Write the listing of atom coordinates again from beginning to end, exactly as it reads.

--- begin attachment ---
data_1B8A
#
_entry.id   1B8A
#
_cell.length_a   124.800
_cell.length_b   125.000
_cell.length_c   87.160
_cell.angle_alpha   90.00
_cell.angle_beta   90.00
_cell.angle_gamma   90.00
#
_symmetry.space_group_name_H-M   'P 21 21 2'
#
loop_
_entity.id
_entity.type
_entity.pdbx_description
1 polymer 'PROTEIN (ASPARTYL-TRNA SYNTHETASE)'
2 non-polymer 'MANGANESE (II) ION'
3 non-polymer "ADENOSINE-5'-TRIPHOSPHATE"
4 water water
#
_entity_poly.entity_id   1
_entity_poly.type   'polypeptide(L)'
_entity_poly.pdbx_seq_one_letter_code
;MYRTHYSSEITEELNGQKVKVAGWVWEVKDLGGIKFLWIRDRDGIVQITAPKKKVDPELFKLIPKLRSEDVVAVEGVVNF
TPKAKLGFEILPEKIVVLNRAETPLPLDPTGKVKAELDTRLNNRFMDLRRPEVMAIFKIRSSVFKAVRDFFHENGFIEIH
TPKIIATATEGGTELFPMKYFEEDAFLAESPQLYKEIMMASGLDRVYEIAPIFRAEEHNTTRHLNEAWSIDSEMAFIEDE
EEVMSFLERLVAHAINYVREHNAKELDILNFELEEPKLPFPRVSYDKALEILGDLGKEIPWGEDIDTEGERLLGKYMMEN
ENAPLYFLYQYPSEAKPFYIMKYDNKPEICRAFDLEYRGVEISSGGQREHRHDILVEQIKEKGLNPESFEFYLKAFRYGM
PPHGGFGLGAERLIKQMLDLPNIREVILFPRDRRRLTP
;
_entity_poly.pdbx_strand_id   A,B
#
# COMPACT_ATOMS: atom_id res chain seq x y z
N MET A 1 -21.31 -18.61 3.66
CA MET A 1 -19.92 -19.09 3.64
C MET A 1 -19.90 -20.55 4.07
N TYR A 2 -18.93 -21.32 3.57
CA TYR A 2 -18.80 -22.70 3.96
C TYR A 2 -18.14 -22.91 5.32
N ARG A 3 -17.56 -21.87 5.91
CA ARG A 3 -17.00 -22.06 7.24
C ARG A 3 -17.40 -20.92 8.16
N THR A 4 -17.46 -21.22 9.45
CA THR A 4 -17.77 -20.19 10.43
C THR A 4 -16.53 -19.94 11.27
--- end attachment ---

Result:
data_1B8A
#
_entry.id   1B8A
#
_cell.length_a   124.800
_cell.length_b   125.000
_cell.length_c   87.160
_cell.angle_alpha   90.00
_cell.angle_beta   90.00
_cell.angle_gamma   90.00
#
_symmetry.space_group_name_H-M   'P 21 21 2'
#
loop_
_entity.id
_entity.type
_entity.pdbx_description
1 polymer 'PROTEIN (ASPARTYL-TRNA SYNTHETASE)'
2 non-polymer 'MANGANESE (II) ION'
3 non-polymer "ADENOSINE-5'-TRIPHOSPHATE"
4 water water
#
_entity_poly.entity_id   1
_entity_poly.type   'polypeptide(L)'
_entity_poly.pdbx_seq_one_letter_code
;MYRTHYSSEITEELNGQKVKVAGWVWEVKDLGGIKFLWIRDRDGIVQITAPKKKVDPELFKLIPKLRSEDVVAVEGVVNF
TPKAKLGFEILPEKIVVLNRAETPLPLDPTGKVKAELDTRLNNRFMDLRRPEVMAIFKIRSSVFKAVRDFFHENGFIEIH
TPKIIATATEGGTELFPMKYFEEDAFLAESPQLYKEIMMASGLDRVYEIAPIFRAEEHNTTRHLNEAWSIDSEMAFIEDE
EEVMSFLERLVAHAINYVREHNAKELDILNFELEEPKLPFPRVSYDKALEILGDLGKEIPWGEDIDTEGERLLGKYMMEN
ENAPLYFLYQYPSEAKPFYIMKYDNKPEICRAFDLEYRGVEISSGGQREHRHDILVEQIKEKGLNPESFEFYLKAFRYGM
PPHGGFGLGAERLIKQMLDLPNIREVILFPRDRRRLTP
;
_entity_poly.pdbx_strand_id   A,B
#
# COMPACT_ATOMS: atom_id res chain seq x y z
N MET A 1 -21.31 -18.61 3.66
CA MET A 1 -19.92 -19.09 3.64
C MET A 1 -19.90 -20.55 4.07
N TYR A 2 -18.93 -21.32 3.57
CA TYR A 2 -18.80 -22.70 3.96
C TYR A 2 -18.14 -22.91 5.32
N ARG A 3 -17.56 -21.87 5.91
CA ARG A 3 -17.00 -22.06 7.24
C ARG A 3 -17.40 -20.92 8.16
N THR A 4 -17.46 -21.22 9.45
CA THR A 4 -17.77 -20.19 10.43
C THR A 4 -16.53 -19.94 11.27